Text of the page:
Monday, April 6, 2009

Rabbit, Run

John Updike (1932-2009)

Mr. Updike left us earlier this year and his death spurred me to jump into some of his work. Rabbit, Run is the first of the five part Rabbit series. What I found was perfect 1960 realism. The prose is descriptive without being flashy. The characters are painfully real. There are no good guys and bad guys, just people making mistakes and existing with their flaws in flawed world. Updike's use of the present tense is startling to the ear in a way that makes it difficult for the reader to understand how they are being startled.
Rabbit Angstrom is a former HS basketball star. He is drearily trudging home when he runs across a playground game and joins in, stroking a few jumpers before going back to his pregnant wife, Janice, and their son Nelson. The game is a bit awkward, a place where he can't return. He's only 26, but the glory he experienced in high school is long gone. His wife is pregnant and an alcoholic. His job, selling kitchen gadgets, isn't much fun. So one day he ditches his wife and drives away. He vaguely wants to head to the southern coast, but he barely gets out of Pennsylvania before turning around. He's the antithesis of the 1950s roadtrip character who roams the countryside, his roots are too strong. 
He goes to the only man who's lead him to his peak, his high school coach. Tothero, with vague hopes that the old man will guide him. Well, he guides him right into a date at a Chinese restaurant with a couple of prostitutes. He shacks up with Ruth, a wise, but lovelorn woman who makes love with Rabbit, but only slowly falls in love with him. They carry on a three month affair that again leads Rabbit nowhere because of his marriage and his jealousy about Ruth's former employment. 
Rabbit returns to his wife for the birth of their baby, and for a fleeting night feels the connection he felt with her during their sweetheart days. This feeling of being good again lasts until Janice returns home from the hospital. Rabbit's selfish desire for sex, perhaps an instinct to abuse Janice for her shortcomings (or his shortcomings) leads to Janice understandably rejecting him and his abandoning the family yet again. During Rabbit's absence Janice gets drunk and accidently drowns their baby girl. This leads to the final segment of the book.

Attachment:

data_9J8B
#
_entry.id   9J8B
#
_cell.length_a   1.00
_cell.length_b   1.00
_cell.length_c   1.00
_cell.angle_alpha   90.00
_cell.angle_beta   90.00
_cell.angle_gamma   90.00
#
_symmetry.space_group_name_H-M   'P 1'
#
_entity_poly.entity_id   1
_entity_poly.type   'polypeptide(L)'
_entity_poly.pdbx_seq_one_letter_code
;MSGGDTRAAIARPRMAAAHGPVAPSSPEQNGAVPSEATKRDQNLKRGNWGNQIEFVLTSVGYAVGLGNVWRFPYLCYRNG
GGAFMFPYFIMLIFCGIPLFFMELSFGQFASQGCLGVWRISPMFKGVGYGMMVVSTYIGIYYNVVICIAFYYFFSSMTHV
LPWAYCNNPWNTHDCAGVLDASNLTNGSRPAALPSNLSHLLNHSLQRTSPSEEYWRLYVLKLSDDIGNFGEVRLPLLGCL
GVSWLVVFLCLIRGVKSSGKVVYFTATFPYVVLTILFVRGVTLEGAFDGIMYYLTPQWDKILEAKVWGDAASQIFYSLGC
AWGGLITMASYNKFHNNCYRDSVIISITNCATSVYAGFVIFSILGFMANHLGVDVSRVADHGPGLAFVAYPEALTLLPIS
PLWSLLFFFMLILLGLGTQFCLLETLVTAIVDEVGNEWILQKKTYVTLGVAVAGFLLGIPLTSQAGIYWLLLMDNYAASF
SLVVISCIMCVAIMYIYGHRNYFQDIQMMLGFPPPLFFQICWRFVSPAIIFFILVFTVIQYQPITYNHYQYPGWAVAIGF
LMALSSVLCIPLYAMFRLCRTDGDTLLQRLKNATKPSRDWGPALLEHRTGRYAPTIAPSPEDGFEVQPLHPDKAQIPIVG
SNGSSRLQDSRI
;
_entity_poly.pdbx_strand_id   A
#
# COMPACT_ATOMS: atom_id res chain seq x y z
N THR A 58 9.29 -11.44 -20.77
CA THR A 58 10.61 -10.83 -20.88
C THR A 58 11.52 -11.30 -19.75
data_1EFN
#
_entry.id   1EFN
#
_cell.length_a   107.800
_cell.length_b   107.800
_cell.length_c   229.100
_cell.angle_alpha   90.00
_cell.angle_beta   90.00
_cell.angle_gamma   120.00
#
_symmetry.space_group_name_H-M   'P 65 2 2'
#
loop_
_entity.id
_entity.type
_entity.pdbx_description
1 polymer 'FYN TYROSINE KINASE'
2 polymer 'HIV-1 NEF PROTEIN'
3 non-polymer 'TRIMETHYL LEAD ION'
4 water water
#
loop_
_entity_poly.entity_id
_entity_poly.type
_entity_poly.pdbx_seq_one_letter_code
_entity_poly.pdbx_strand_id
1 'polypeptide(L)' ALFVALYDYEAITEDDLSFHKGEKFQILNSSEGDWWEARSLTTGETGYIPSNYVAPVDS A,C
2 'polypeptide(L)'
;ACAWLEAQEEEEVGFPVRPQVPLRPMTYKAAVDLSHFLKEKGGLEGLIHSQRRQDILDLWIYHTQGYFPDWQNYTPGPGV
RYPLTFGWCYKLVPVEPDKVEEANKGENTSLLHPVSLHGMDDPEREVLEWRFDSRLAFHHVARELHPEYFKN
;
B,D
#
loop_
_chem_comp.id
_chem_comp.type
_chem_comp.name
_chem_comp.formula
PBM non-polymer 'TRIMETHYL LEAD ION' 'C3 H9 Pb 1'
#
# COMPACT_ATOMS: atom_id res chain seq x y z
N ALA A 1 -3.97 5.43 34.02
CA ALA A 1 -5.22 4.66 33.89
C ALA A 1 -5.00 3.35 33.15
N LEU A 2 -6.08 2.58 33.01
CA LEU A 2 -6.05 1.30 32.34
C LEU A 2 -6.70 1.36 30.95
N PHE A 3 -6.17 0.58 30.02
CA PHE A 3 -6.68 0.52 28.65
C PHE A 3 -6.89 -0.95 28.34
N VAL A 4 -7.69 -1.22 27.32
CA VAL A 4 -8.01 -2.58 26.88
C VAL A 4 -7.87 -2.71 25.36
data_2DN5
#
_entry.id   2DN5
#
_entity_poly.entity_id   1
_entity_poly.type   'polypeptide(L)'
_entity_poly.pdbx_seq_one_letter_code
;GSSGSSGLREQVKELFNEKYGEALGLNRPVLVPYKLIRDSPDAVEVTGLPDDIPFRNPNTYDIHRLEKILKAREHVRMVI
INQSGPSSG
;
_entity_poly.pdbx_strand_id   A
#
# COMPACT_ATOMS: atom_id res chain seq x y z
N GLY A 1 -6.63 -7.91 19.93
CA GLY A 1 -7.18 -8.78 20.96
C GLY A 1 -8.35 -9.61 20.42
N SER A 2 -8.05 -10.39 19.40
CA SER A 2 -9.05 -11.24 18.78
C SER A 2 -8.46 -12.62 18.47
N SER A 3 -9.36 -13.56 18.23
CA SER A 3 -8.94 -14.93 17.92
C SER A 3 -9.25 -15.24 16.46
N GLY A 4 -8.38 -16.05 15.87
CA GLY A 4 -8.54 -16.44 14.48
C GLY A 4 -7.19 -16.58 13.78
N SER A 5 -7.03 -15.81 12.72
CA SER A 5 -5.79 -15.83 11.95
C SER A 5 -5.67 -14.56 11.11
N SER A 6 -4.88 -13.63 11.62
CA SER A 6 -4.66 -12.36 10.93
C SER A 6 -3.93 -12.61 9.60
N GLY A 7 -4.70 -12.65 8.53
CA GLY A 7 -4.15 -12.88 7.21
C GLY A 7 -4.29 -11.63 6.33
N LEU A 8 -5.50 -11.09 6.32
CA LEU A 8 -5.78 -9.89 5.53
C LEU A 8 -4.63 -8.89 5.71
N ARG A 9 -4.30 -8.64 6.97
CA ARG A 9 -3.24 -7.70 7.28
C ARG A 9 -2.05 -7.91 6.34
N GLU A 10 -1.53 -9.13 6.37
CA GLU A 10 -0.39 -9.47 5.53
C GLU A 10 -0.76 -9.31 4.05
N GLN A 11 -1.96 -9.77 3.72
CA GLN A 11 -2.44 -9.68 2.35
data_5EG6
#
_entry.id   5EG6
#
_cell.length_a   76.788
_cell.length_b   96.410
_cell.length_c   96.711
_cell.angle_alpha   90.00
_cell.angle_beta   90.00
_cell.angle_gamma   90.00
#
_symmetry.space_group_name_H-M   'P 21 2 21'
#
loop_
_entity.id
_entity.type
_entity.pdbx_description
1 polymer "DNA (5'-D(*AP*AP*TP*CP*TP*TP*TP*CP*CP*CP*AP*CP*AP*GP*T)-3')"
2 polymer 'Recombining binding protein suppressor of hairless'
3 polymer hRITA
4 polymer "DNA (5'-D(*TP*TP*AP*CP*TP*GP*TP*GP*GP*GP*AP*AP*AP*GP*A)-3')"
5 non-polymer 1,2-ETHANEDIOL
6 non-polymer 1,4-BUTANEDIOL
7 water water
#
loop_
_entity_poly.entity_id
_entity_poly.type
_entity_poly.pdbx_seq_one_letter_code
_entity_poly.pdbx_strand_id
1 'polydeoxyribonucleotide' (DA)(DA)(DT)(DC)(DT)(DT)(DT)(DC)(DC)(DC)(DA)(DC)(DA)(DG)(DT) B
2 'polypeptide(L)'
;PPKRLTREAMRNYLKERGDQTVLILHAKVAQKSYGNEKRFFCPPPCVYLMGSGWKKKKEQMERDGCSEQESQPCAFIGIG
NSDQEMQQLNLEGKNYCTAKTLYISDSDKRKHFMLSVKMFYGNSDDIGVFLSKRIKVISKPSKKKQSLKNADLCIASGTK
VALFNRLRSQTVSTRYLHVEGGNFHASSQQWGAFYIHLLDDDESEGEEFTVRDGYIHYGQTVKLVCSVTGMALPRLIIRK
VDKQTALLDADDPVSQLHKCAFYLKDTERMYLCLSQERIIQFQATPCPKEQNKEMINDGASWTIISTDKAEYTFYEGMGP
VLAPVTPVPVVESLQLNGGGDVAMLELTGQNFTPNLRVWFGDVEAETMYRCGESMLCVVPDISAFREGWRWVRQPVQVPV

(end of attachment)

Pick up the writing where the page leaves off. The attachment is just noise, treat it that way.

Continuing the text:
Rabbit makes a scene at the funeral, insisting that the baby's death was not his fault. Once again he runs away, right to Ruth. Ruth initially rejects Rabbit, but eventually admits him and reveals that she's pregnant. As the book ends he heads out to grab some food. 
Rabbit could never find the comfort he found on the basketball court. He is constantly running but never really gets anywhere, in fact he manages to tie himself to Brewer, PA more completely. Religion is an important part of Rabbit, Run and this realm provides the two most interesting characters in the novel. The Eccleses are a reverend and his wife. Rev. Eccles is charged with getting Rabbit and Janice back together and seems to fall in love with Rabbit. It might not be romantic love (it might be) but Eccles becomes more committed to Eccles than his real family. His wife, Lucy, is my favorite character. She's disgusted by the time Eccles spends on other people's problems when it's quite obvious that the Eccles family has big problems itself. There is a strange energy that exists between Lucy and Rabbit. He feels a sense of control over her, and I don't know if she likes it, or even knows about his feelings, but she seems receptive to his advances. At one point she says he's full of life (contrast that to Ruth saying he spreads death). Lucy is also nonreligious, very interesting for a minister's wife.

Rating 7.5/10: I couldn't quite go 8. I might be too used to reading books that don't make you work so hard. Rabbit, Run requires a lot from the reader. The prose is jarring, the characters aren't really that likable and everything is tragically real. I bet if I read it again in ten years I'd like it even more. 

1 comment:

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